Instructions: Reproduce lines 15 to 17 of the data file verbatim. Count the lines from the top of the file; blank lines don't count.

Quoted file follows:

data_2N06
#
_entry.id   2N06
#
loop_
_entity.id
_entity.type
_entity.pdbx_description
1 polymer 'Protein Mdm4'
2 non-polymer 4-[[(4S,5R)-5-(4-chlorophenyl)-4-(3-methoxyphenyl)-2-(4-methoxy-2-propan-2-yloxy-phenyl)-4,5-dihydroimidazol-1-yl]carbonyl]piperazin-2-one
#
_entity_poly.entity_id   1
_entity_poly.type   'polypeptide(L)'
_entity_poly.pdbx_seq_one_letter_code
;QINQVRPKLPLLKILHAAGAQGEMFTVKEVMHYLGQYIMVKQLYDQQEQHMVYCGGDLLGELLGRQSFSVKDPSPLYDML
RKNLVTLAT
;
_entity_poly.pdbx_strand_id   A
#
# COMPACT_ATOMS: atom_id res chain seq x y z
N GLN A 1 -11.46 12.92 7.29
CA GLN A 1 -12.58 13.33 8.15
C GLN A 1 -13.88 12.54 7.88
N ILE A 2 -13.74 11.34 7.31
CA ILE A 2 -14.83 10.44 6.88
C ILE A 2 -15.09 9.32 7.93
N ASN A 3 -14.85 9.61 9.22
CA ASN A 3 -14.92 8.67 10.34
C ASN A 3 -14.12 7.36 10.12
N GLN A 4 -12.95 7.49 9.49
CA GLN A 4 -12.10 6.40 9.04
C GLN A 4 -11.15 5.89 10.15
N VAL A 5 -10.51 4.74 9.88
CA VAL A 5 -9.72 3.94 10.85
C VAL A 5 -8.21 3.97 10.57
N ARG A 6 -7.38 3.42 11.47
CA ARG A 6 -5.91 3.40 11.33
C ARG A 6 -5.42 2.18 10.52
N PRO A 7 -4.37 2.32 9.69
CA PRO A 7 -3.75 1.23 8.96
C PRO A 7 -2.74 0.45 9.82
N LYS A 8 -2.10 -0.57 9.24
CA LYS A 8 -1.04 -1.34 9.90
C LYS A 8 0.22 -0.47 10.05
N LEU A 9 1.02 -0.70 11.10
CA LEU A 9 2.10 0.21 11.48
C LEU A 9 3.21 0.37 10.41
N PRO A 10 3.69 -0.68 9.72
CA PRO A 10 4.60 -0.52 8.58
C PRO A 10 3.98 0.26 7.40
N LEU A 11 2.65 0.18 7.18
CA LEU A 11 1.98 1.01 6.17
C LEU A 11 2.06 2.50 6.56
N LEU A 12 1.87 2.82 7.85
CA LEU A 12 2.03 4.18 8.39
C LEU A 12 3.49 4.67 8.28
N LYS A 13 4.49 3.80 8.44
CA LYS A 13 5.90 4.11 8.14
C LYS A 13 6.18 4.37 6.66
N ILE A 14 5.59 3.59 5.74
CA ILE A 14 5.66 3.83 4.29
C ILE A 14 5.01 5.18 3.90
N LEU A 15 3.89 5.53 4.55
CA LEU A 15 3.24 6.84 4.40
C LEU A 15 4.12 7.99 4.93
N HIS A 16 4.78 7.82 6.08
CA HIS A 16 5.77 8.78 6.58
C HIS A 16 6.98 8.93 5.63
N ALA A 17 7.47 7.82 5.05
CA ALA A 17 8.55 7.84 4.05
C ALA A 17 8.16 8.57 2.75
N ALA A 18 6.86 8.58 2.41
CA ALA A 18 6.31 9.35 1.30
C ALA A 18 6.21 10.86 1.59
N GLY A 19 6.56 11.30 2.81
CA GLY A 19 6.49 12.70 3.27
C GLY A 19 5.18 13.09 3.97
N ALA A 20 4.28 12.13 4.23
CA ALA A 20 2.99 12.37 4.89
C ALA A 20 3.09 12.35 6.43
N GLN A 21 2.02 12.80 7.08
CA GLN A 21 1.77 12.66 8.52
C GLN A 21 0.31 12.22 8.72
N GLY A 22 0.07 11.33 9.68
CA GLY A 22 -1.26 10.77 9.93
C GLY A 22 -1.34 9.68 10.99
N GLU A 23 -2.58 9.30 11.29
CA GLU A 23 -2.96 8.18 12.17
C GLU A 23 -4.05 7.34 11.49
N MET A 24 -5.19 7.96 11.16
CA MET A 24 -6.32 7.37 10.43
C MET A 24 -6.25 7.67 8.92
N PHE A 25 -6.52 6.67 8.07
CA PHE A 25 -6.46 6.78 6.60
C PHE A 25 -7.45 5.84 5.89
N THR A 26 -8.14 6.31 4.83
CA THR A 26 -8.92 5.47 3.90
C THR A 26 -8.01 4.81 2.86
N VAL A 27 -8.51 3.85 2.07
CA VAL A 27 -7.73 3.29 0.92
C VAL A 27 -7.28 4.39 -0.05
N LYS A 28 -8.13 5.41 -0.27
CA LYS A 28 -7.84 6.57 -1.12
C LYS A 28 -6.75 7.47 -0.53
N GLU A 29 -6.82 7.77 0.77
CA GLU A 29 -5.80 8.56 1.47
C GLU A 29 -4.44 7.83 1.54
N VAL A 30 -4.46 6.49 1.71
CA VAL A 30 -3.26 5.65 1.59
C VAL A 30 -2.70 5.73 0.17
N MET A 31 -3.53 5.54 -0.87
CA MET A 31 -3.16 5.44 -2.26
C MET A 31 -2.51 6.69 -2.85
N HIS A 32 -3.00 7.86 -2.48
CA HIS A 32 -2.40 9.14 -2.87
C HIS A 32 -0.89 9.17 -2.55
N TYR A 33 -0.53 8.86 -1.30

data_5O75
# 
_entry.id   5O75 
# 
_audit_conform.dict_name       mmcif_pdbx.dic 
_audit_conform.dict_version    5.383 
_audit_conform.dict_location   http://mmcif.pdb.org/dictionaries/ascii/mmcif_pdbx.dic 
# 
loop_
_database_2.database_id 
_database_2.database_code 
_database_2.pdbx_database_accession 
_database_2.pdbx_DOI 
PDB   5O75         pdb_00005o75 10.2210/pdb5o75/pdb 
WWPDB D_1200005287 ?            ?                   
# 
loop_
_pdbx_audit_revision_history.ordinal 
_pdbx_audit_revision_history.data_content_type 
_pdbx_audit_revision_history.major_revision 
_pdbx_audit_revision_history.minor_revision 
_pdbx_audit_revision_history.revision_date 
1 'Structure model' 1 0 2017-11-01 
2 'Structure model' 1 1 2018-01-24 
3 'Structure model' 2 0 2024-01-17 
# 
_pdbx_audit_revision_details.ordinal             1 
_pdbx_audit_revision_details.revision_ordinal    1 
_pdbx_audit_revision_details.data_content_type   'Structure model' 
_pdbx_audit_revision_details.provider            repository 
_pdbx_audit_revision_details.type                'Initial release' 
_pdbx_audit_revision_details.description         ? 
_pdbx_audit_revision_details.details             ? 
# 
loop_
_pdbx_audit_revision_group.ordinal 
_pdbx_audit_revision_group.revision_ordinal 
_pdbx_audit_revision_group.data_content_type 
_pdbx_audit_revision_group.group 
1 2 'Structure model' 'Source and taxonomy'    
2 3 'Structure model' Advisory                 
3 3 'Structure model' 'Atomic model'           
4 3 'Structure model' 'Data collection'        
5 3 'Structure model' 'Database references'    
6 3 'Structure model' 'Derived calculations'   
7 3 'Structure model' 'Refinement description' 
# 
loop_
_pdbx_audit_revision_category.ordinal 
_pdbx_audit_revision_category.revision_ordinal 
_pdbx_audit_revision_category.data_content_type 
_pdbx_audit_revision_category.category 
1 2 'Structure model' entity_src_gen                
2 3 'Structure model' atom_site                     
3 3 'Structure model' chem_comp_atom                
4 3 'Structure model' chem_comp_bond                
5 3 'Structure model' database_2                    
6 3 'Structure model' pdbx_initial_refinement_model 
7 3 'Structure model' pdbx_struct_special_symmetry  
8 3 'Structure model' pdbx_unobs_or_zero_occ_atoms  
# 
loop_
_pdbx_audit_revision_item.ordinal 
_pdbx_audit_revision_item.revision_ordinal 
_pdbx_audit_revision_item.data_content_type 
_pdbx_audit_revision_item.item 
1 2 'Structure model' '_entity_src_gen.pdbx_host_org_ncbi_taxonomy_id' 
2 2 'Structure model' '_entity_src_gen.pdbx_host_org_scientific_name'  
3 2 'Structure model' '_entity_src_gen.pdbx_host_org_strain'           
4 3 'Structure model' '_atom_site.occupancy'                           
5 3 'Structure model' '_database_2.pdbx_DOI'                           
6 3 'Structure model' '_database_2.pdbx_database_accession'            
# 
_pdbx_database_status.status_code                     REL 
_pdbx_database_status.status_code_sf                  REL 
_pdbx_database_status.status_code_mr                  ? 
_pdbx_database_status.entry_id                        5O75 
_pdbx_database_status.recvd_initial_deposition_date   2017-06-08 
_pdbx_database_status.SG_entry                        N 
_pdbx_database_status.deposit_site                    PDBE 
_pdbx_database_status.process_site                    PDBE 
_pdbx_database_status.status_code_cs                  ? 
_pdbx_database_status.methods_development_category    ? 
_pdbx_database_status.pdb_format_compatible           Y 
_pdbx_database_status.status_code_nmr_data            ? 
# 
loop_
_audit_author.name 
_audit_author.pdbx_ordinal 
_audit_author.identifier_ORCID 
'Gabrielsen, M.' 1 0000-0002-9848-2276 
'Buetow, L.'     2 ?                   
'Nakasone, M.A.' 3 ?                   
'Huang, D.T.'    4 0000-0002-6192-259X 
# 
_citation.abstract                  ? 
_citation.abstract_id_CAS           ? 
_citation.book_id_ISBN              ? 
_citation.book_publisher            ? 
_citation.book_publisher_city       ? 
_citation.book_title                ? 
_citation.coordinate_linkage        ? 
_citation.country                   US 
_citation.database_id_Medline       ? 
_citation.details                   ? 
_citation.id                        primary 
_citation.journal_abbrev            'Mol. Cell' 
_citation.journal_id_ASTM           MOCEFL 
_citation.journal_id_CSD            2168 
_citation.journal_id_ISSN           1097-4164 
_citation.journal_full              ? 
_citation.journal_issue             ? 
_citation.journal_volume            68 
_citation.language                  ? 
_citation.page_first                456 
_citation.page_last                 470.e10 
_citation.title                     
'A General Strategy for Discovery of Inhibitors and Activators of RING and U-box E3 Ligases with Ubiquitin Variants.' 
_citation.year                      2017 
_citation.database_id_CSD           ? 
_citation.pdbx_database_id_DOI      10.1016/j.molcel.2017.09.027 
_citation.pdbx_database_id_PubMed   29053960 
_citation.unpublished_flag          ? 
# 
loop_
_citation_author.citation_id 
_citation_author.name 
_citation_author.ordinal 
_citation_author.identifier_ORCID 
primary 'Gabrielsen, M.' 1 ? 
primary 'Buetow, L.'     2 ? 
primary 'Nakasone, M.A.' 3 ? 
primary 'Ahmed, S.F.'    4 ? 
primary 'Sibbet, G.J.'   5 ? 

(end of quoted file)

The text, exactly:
;QINQVRPKLPLLKILHAAGAQGEMFTVKEVMHYLGQYIMVKQLYDQQEQHMVYCGGDLLGELLGRQSFSVKDPSPLYDML
RKNLVTLAT
;